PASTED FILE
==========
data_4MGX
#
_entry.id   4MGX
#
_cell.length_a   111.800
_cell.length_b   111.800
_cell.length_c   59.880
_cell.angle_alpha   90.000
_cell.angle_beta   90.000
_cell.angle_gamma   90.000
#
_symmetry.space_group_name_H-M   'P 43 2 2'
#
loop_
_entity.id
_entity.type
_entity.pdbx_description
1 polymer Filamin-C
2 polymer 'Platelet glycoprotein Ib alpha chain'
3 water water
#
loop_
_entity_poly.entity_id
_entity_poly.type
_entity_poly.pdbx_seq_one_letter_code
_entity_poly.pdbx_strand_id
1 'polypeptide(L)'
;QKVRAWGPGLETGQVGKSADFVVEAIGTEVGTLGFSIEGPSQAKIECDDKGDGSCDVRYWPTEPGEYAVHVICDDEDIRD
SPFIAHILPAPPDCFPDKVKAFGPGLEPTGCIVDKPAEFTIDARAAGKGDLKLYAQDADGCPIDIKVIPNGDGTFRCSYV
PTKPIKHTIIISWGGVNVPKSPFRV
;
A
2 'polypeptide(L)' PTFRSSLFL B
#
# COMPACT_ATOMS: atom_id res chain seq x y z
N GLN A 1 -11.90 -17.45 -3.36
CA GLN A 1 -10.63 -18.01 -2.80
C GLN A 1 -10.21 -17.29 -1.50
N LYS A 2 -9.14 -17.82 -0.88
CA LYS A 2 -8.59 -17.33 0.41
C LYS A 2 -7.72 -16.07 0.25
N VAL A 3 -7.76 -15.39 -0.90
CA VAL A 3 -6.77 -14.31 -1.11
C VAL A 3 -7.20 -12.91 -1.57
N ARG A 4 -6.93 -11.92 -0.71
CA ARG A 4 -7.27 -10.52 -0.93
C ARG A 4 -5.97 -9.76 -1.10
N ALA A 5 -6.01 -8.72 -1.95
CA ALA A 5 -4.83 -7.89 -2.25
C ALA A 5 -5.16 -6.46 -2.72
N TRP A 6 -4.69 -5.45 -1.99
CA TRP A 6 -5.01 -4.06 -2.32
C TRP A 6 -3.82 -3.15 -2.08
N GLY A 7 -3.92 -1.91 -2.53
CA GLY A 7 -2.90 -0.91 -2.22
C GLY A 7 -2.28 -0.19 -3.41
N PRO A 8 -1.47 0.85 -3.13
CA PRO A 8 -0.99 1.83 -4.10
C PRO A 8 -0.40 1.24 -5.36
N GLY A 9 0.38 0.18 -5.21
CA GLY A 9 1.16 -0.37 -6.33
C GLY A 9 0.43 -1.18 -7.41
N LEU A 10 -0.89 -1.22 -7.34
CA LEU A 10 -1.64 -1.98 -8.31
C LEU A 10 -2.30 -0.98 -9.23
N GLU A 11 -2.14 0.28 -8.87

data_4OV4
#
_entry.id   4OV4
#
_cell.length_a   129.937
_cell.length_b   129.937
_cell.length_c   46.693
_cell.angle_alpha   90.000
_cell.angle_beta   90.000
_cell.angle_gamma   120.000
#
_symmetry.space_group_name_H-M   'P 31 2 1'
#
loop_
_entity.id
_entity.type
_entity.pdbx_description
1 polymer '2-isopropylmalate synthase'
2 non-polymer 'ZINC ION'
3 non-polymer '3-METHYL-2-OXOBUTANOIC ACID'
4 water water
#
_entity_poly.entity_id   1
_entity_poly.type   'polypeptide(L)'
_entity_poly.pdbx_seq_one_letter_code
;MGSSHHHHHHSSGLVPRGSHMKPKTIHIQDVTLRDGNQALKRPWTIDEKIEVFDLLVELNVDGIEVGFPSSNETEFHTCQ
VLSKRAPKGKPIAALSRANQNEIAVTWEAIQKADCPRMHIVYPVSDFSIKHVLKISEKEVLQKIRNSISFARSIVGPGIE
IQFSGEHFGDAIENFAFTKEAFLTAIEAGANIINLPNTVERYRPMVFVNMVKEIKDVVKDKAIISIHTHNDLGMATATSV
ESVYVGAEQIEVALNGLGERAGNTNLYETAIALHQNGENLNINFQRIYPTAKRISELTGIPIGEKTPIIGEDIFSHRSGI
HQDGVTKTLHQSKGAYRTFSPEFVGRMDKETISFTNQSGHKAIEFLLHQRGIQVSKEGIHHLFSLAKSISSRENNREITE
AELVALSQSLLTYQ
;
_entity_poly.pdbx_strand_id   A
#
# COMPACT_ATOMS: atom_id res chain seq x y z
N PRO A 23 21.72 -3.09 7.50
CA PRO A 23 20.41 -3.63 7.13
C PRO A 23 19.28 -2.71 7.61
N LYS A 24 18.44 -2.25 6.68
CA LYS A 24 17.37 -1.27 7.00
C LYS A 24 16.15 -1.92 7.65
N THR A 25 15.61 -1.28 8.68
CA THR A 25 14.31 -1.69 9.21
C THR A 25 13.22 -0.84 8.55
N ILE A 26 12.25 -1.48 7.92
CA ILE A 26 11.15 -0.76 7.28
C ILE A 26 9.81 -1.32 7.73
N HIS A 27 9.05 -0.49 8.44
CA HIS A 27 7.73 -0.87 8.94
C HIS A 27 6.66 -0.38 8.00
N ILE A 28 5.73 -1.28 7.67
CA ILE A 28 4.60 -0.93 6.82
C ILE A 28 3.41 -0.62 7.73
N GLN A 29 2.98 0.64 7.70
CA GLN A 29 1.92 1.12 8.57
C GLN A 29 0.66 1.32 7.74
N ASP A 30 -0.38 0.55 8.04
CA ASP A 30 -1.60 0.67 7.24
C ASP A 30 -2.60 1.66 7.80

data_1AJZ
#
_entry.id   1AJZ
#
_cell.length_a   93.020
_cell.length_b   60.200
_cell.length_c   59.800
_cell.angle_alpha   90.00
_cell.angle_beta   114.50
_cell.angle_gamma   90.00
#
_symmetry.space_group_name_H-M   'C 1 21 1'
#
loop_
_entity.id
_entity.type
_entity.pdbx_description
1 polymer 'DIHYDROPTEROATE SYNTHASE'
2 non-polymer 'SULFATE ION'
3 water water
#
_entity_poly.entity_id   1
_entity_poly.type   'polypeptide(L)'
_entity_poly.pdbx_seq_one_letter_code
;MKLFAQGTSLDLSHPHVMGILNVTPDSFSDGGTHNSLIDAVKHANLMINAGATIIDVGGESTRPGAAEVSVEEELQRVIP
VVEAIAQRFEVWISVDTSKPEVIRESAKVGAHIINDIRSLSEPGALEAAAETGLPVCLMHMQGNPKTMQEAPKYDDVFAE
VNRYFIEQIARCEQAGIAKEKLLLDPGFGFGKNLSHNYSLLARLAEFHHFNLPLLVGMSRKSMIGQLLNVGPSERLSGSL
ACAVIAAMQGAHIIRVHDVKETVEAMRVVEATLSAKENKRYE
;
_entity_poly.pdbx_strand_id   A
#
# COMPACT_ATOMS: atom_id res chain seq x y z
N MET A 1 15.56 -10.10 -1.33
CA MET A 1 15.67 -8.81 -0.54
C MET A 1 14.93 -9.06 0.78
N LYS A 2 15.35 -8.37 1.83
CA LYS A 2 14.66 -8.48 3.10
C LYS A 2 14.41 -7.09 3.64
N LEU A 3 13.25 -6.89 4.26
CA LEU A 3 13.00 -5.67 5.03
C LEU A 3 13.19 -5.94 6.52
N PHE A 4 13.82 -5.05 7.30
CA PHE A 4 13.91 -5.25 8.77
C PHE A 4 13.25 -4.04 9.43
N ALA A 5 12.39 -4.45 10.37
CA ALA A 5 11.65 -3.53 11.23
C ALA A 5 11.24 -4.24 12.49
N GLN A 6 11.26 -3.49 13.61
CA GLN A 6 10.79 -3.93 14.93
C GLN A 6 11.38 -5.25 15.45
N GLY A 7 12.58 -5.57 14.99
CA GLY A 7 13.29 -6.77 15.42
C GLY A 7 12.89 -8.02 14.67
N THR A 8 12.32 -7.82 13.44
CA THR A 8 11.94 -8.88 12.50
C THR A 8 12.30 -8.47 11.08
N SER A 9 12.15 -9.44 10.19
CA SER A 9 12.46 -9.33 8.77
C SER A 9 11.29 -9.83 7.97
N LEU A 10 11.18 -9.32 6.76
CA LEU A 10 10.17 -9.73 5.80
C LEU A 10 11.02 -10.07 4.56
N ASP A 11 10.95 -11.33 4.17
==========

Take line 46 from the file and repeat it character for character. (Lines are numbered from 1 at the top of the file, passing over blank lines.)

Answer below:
CA ARG A 4 -7.27 -10.52 -0.93